I supported the first phase of the Afghanistan War, which involved a light Western footprint in that country. There were 40 al-Qaeda training camps, which produced thousands of potential terrorists, and if they had not been destroyed they would have gone on manufacturing threats to the US. I discovered that there was a lot of good information on the Arabic internet about al-Qaeda, and I paraphrased the reports I thought significant. I began being invited to private security conferences in Washington, sponsored by think tanks at the request of government agencies, where the audience was typically inter-agency. There, I presented my analyses of al-Qaeda along with other academics and security experts. I hoped that the insights might be useful to State Department, Pentagon, CIA, DIA and other officials on the front lines of dismantling al-Qaeda. I had opposed the Vietnam War, something that had been painful for my father, who was a 20-year man in the army. But if the US government could benefit from my studies of al-Qaeda and other radical fringe movements trying to hurt Americans, I was just delighted.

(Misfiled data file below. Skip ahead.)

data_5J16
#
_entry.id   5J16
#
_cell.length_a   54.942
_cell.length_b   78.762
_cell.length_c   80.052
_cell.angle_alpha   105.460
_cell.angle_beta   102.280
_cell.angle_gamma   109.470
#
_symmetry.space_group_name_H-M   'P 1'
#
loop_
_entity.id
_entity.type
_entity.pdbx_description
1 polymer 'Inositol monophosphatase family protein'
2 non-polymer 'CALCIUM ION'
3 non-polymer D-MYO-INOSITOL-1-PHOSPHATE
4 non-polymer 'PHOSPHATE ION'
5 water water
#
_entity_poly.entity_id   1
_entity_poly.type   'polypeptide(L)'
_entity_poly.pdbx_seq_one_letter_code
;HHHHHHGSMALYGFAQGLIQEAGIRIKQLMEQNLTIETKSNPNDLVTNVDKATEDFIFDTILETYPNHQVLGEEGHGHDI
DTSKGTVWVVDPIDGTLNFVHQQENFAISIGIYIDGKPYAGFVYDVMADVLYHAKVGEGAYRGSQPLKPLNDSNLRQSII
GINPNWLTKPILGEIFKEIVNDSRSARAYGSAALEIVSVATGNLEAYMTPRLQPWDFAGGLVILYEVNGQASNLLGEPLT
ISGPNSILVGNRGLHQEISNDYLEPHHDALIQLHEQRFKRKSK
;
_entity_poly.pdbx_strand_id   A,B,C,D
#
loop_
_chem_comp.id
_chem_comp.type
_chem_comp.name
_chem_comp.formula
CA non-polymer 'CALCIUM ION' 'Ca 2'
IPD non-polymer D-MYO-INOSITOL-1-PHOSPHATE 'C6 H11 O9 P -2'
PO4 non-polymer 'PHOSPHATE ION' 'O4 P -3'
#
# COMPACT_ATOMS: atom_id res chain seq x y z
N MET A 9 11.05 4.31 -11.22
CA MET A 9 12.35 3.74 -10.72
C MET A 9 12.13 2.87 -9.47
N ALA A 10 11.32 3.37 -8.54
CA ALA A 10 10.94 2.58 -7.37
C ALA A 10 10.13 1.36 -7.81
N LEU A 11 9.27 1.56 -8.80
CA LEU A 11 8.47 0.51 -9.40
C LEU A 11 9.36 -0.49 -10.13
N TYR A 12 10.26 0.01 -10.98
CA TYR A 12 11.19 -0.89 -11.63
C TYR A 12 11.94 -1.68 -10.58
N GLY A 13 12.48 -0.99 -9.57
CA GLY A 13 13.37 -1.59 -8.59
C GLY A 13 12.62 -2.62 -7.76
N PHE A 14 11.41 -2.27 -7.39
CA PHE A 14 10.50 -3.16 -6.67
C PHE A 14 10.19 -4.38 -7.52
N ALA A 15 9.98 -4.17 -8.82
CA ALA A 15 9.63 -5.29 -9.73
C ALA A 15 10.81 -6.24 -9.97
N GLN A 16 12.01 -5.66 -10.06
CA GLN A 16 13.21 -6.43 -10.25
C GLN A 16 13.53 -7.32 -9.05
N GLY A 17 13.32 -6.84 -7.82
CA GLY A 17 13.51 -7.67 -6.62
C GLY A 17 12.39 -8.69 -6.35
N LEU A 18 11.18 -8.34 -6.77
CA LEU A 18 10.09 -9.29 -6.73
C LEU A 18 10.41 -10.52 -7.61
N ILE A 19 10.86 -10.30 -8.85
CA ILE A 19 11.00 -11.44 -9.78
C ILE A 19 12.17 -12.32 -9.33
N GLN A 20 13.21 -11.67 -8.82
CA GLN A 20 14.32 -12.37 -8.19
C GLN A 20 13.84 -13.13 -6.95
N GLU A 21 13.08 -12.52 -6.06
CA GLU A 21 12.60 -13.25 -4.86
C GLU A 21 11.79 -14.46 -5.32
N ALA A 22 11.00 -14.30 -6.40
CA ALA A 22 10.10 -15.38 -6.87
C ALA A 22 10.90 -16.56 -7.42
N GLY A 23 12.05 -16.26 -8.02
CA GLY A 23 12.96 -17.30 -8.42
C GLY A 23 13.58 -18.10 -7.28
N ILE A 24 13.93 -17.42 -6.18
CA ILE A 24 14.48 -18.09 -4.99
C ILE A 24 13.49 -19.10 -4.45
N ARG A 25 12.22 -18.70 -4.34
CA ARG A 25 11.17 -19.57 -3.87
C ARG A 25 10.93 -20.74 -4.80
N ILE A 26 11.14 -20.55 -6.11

(Just a note: I often challenged Washington orthodoxies, the honoraria were small, and I was only invited a few times a year, so the suggestion of some of my detractors that I sold out by doing these presentations is frankly silly. I just want my government to be as informed as it can be, and I’ll tell them the same things I tell the peace groups who also invite me to speak. If I had wanted to sell out, I could have formed a consultancy and purveyed the party line and made big bucks).